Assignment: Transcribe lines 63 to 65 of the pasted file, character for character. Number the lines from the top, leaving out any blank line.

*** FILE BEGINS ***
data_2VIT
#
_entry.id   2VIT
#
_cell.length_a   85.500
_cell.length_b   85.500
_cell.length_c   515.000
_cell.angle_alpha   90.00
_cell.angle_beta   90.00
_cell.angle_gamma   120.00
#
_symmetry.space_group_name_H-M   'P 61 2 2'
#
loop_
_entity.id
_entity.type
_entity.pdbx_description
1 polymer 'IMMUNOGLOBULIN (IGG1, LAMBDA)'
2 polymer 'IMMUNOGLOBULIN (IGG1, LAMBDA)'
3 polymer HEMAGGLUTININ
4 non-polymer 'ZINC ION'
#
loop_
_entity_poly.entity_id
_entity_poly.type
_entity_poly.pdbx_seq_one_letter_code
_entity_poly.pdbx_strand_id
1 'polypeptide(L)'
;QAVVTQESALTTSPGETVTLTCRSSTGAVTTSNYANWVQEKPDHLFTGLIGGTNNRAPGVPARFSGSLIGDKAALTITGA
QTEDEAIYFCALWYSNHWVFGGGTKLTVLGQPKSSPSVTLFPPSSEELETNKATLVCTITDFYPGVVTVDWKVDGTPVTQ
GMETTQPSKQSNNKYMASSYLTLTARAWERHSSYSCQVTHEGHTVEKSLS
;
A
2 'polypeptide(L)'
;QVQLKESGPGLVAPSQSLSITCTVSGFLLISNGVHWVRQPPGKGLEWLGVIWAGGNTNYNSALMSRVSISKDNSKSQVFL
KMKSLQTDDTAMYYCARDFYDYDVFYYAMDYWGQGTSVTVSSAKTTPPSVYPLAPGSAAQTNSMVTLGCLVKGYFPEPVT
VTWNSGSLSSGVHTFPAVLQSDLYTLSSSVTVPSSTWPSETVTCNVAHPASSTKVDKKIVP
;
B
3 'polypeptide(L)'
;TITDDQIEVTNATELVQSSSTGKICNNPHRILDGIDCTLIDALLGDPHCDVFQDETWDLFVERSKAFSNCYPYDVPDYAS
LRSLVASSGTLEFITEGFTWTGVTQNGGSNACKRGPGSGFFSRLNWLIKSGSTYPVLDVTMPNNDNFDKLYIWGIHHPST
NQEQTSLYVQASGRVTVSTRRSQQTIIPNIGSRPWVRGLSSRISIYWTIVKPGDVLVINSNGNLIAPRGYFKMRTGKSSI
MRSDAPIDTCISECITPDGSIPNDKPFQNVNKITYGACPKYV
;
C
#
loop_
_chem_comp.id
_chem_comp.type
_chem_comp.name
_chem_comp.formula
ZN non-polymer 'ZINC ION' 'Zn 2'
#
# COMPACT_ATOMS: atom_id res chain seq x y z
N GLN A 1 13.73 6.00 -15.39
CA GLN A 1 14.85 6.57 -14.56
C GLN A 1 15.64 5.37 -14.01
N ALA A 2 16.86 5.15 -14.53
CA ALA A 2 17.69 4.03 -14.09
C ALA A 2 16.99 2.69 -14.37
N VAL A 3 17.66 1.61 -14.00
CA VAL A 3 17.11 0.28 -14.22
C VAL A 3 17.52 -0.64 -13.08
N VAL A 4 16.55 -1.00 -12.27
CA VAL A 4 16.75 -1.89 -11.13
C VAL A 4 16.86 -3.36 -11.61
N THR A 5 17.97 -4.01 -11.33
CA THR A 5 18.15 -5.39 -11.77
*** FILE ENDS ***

CA VAL A 3 17.11 0.28 -14.22
C VAL A 3 17.52 -0.64 -13.08
N VAL A 4 16.55 -1.00 -12.27